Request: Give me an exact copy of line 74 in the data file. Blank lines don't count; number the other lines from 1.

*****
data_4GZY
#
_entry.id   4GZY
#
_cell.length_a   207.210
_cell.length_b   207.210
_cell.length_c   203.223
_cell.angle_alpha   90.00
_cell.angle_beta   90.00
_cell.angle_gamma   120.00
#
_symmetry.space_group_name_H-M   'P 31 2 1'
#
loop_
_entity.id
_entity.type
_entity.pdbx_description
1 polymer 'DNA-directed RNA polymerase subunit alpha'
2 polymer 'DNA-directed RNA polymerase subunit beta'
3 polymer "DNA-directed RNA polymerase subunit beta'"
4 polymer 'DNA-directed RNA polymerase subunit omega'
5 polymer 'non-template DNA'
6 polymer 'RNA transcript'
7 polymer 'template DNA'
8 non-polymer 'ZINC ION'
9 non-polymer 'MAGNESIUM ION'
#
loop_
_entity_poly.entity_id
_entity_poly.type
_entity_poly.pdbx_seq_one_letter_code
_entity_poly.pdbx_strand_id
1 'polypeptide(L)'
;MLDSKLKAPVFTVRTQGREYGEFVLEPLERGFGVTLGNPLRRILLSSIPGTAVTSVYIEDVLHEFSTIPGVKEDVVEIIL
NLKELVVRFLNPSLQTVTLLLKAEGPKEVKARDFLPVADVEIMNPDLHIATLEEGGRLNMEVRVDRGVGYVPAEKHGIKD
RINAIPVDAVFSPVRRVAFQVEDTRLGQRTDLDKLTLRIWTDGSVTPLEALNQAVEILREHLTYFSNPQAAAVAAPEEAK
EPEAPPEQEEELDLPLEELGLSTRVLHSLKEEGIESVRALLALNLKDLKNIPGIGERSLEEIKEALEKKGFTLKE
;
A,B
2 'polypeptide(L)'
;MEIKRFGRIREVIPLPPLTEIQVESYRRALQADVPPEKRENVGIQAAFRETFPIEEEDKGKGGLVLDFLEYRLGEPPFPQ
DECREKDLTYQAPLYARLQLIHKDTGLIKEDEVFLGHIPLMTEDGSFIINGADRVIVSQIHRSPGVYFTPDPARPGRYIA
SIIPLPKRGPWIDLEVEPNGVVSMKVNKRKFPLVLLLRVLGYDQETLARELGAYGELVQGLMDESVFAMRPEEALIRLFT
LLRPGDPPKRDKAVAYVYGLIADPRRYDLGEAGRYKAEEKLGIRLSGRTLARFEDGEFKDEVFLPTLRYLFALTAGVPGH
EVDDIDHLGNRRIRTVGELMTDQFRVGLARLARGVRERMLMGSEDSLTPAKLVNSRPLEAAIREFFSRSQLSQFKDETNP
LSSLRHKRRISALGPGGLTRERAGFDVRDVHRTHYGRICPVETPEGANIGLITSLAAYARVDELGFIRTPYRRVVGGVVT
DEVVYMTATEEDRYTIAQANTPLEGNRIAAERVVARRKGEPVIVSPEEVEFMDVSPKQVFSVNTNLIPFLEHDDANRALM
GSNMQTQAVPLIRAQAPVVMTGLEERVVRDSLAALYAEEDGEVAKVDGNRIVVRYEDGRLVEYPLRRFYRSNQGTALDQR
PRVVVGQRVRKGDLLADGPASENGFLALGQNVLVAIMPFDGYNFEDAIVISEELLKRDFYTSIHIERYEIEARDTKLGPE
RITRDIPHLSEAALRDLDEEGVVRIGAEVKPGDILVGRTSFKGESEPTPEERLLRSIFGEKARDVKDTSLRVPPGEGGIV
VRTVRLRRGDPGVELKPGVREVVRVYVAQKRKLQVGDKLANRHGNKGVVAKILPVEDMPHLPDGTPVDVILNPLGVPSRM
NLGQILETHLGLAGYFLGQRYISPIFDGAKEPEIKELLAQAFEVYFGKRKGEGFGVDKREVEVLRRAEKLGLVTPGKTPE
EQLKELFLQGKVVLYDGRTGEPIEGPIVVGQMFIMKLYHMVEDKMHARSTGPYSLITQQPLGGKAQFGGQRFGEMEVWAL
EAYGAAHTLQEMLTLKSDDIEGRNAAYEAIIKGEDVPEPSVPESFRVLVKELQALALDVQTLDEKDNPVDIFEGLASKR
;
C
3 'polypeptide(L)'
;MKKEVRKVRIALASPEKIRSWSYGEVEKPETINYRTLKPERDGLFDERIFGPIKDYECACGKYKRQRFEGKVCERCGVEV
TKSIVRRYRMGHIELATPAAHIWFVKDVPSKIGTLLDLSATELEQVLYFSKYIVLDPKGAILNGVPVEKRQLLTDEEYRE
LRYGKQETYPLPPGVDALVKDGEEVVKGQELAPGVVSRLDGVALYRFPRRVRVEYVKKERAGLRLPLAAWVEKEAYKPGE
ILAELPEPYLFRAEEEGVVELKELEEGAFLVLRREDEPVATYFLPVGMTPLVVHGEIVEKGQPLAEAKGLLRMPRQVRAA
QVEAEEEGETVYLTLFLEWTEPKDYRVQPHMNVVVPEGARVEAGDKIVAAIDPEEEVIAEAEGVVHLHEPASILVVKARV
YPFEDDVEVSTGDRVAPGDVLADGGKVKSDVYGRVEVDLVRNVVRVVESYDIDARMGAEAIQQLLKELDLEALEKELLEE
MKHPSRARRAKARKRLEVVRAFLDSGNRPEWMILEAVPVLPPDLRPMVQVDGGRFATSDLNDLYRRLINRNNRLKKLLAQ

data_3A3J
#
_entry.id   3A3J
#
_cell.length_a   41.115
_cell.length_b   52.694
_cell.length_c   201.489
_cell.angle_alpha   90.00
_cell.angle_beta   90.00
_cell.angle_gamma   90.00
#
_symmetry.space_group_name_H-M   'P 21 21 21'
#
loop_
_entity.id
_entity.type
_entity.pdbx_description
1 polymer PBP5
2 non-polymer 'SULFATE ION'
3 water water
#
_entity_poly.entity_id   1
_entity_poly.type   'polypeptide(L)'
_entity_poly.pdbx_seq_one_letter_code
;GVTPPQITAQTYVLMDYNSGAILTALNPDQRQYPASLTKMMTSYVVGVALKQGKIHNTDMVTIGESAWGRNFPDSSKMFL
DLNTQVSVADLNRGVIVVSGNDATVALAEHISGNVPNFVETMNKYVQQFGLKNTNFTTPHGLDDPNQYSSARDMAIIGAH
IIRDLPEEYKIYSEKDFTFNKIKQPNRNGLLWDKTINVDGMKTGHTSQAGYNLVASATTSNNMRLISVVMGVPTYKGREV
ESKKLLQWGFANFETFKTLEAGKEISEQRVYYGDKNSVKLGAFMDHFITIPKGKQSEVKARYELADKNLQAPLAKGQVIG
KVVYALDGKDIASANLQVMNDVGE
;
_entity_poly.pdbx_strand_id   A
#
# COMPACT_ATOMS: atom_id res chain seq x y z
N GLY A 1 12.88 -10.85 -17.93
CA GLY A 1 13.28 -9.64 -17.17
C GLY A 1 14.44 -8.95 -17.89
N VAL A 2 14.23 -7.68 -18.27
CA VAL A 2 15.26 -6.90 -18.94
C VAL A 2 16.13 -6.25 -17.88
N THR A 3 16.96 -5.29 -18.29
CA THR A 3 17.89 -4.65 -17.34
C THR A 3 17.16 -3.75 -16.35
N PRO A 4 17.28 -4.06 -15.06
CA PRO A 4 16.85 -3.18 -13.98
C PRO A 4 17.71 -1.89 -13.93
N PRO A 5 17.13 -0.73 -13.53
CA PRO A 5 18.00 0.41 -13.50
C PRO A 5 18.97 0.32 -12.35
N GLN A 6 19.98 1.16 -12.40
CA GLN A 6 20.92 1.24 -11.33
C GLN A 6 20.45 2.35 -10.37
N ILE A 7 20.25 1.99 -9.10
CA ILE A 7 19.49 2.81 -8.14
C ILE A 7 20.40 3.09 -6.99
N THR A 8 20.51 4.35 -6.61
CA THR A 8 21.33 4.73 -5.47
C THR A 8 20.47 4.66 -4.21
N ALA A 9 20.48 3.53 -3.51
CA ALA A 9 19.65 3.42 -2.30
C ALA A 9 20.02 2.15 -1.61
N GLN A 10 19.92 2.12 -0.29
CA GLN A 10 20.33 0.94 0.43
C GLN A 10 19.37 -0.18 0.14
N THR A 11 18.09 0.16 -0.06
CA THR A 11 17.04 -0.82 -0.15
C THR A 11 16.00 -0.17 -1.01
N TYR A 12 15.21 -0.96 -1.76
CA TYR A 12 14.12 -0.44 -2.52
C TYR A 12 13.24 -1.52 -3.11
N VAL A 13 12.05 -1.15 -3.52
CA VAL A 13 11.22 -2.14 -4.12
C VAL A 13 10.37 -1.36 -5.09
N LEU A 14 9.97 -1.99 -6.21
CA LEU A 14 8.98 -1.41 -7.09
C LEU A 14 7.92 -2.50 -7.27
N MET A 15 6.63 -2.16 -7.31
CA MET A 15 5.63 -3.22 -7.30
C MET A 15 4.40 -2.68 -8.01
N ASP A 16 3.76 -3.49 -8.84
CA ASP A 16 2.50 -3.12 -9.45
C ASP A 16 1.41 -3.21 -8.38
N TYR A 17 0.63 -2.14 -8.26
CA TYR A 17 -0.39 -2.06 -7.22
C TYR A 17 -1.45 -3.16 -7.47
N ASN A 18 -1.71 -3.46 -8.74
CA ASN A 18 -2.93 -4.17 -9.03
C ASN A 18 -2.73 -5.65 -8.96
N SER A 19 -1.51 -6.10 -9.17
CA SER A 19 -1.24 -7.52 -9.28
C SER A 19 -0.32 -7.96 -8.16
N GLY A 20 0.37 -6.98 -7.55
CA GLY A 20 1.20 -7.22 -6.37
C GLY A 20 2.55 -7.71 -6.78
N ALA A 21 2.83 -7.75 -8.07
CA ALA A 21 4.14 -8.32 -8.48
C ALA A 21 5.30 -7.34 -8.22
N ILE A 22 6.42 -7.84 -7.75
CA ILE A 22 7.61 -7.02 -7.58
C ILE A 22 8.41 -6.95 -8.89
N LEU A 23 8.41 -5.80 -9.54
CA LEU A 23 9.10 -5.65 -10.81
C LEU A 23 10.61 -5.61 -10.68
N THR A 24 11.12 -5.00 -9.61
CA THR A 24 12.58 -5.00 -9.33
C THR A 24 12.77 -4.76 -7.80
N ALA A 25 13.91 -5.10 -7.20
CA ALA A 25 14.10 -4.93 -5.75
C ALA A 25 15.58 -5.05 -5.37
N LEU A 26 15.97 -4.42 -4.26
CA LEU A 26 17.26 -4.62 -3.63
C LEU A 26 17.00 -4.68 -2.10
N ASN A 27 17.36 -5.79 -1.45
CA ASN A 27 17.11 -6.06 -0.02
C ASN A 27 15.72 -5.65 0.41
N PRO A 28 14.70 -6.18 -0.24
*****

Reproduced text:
_cell.angle_gamma   90.00